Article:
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Pia Rosenberg has been out of the streets for four years now

Pia Rosenberg, 64, lived in the same Home First Project since 2014, after she was homeless for two years.

"I like it well because I'm an alcoholic and I'm allowed to drink in my room," she says. "And if I need help, then I will understand it.

"You do not feel good if you do not have a home".

According to official figures, the number of harsh thresholds in England has increased from 1,768 in 2010 to 4,751 in 2017.

Charities like Shelter say the real number of people who sleep is much larger. Official figures are based on the number of homeless people considered on the streets every autumn evening each year.

The Success of Housing First attracted the attention of the British government, which last year agreed to pay for pilot schemes in Greater Manchester, Merseyside and West Midlands.

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Media titleManchester is teaching lessons from the Finnish capital

Examinations should start soon and will be aimed at helping the most basic rough thresholds.

But is it a good idea to actually hand over the keys to accommodation, without any obligation to give up alcohol or drugs?

"We can see that it works in Finland, so why can not it work here," said Neil Korthwright, head of operations in the homeless charities Barnabus Manchester.

"There are many barriers for people to hide and certain groups of people are excluded from projects because of their addictions and / or their mental health.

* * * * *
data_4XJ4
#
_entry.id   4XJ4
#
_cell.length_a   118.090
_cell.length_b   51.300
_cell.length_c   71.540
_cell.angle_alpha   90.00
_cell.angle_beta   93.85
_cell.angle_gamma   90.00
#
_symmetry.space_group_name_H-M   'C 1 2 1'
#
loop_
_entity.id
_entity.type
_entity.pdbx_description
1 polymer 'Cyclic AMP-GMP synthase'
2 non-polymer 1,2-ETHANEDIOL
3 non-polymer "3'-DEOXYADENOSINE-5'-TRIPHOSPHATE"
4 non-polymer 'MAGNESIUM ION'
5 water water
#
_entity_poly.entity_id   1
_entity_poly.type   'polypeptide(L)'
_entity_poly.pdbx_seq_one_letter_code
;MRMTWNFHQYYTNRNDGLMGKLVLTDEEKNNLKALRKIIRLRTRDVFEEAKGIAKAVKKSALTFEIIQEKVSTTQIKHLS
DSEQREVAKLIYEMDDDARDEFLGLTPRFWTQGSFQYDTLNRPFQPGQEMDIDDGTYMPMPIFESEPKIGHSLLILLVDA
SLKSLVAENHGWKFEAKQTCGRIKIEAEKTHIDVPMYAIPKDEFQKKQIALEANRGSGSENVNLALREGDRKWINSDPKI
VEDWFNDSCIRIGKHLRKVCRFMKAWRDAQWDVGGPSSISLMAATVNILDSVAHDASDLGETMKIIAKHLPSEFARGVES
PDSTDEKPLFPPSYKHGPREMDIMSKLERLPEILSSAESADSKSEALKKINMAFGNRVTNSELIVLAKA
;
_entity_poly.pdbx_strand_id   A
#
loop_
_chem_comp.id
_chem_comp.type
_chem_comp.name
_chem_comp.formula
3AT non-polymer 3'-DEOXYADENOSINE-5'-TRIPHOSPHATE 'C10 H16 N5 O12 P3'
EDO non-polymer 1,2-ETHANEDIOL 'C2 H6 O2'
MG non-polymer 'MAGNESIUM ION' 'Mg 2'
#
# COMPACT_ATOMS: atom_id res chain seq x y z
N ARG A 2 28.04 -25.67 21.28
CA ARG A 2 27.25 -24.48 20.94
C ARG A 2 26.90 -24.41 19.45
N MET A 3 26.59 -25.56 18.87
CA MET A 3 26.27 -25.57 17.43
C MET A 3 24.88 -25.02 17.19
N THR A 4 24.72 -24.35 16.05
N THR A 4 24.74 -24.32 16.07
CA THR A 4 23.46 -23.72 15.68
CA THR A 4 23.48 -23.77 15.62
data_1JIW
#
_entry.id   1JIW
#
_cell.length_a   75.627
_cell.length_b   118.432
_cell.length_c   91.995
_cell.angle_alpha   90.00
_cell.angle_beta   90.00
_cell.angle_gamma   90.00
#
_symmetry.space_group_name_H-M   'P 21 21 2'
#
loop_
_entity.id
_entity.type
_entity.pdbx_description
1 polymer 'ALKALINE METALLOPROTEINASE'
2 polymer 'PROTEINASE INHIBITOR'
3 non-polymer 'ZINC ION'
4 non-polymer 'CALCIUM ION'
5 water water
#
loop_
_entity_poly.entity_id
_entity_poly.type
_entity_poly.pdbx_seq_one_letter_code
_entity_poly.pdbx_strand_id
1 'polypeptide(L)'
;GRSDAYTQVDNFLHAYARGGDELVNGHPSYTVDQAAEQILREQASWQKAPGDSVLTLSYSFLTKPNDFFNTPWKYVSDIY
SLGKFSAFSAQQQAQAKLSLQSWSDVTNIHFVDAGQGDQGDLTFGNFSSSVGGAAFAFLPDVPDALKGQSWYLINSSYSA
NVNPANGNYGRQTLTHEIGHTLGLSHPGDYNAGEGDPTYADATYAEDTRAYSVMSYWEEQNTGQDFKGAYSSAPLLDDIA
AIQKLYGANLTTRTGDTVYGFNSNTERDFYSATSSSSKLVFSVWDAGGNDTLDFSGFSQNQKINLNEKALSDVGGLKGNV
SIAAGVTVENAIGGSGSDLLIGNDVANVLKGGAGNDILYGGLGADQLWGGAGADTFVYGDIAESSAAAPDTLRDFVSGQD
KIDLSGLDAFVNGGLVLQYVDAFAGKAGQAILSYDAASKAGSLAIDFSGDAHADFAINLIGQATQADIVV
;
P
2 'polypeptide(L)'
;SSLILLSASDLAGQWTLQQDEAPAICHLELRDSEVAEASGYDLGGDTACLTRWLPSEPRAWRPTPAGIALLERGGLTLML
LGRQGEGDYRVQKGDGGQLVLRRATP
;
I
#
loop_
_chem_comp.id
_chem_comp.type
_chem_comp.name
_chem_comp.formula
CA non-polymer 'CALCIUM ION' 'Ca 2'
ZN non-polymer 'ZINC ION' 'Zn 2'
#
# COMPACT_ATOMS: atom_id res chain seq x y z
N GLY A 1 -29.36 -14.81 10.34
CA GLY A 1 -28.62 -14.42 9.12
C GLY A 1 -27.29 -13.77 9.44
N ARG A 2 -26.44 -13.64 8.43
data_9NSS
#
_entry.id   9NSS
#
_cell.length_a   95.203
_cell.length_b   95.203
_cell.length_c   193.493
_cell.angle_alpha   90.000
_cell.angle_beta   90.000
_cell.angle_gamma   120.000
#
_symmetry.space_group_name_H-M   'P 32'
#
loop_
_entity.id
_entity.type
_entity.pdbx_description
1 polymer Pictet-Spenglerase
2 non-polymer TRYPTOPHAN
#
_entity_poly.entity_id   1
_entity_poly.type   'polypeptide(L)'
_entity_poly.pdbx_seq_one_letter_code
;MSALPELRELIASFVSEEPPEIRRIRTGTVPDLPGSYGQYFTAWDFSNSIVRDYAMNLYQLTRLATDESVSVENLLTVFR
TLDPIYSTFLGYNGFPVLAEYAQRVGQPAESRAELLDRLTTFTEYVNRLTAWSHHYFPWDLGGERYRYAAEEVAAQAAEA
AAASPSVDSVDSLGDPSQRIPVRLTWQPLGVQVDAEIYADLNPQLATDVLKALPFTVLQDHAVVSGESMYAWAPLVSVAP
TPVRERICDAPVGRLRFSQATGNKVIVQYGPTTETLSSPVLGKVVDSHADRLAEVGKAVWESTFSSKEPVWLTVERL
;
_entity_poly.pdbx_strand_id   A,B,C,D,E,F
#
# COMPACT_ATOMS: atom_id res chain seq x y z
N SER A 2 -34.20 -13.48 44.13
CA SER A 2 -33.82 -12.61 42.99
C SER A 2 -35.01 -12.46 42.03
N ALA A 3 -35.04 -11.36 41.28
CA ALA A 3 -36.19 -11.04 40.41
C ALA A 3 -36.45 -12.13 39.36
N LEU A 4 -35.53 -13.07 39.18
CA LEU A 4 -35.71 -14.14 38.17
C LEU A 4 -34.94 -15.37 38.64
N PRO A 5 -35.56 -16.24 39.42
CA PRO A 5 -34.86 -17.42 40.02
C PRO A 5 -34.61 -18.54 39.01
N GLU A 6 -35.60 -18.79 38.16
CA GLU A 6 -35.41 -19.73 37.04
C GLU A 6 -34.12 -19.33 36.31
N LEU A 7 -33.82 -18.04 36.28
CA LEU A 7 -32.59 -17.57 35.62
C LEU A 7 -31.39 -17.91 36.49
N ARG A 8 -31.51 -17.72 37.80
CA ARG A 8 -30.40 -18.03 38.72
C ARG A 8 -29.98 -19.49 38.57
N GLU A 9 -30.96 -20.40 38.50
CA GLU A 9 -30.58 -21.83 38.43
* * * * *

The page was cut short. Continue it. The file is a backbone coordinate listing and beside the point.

"So if we have another option where we can put people in a home, and not just a bed, despite their problems, then I think it's a really positive step forward."

Will it work in the UK? While the scheme is considered to be successful in Finland, it has flaws. Homes are not always available immediately, and figures show that about one in five people return to homelessness at some stage.

Housing people in this way is not cheap. Finland spent about £ 262m (300m euros) in the past decade, providing 3,500 new homes for the homeless and more than 300 new support workers.

The UK government spends 28 million pounds on three housing schemes and hopes that around 1,000 homes will be provided.

One of the key architects of "Housing First" in Finland, Yuha Kaakinen, believes that this will work only if the UK authorities are fully committed.

"In many places," Housing One "are small projects with a small number of apartments available. It needs to be done much larger to put an end to homelessness and therefore it should be a national policy, otherwise it will not work."

Mr Kaakinen suggests that Britain's priority should be to deal with the housing crisis.

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Christopher Furlong

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The number of rough sills in England has increased since 2010

"The main issue seems to be the lack of affordable social housing. To solve homelessness, that's something you need otherwise it will be a very difficult task."

The great mayor of Manchester Andy Brenham is convinced that the scheme is the right answer though.

"You can not have good health or a good life without good housing," he says.

"I am confident that we will show that housing can work. I will ask the government to do this on a permanent basis."

Minister of Housing and Home Affairs, Heather Wheeler, insists that the government listen and take action.

"No one is intended to spend his lives on the streets, or without a home to call his own.

"And the evidence shows that housing First has an incredible success rate in helping people to restore their lives."

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Sana Vesikansa, deputy mayor of Helsinki

Back to Helsinki, Deputy Mayor Ms. Vesikana believes that tackling homelessness and completing rough sleep is not only a moral obligation, but also can save money in the long run.

"We already know that it is coming back, because we have costs elsewhere, if people are homeless, they have serious health problems that are then transferred to emergency medical care and to hospital.

"Homelessness and rude sleeping is something we simply can not have in our cities, people who die in the streets. It's not the kind of society or city we want to live in."